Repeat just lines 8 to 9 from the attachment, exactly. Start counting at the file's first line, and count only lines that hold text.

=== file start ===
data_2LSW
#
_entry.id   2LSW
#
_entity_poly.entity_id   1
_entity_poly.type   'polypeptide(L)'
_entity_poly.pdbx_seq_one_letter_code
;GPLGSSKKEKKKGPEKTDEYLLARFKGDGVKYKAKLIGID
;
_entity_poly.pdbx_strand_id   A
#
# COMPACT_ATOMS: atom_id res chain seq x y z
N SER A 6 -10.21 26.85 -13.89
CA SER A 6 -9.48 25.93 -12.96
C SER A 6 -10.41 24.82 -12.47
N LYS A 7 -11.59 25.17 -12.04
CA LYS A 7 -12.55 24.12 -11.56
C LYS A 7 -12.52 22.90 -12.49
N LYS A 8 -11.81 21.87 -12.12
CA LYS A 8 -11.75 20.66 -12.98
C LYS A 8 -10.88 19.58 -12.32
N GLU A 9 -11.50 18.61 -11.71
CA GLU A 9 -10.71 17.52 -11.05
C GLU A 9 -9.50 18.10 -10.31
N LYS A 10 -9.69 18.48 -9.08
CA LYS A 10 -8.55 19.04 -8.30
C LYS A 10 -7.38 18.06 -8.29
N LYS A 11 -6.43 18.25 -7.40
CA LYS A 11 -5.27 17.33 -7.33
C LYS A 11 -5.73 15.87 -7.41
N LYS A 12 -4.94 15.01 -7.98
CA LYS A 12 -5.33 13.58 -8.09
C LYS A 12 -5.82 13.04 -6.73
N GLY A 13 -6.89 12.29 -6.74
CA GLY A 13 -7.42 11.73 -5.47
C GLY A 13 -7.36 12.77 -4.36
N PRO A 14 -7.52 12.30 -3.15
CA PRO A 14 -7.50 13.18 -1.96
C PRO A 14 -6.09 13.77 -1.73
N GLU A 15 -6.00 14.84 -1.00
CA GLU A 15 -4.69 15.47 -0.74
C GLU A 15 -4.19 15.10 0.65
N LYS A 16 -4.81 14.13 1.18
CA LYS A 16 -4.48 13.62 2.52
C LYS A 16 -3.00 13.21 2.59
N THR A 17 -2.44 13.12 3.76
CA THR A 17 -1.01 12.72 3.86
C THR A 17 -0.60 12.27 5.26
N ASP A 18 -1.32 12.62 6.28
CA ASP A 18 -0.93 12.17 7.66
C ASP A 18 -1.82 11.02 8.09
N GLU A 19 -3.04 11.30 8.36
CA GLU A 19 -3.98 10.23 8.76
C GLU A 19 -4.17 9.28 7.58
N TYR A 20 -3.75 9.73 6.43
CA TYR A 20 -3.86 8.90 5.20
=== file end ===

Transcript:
;GPLGSSKKEKKKGPEKTDEYLLARFKGDGVKYKAKLIGID
;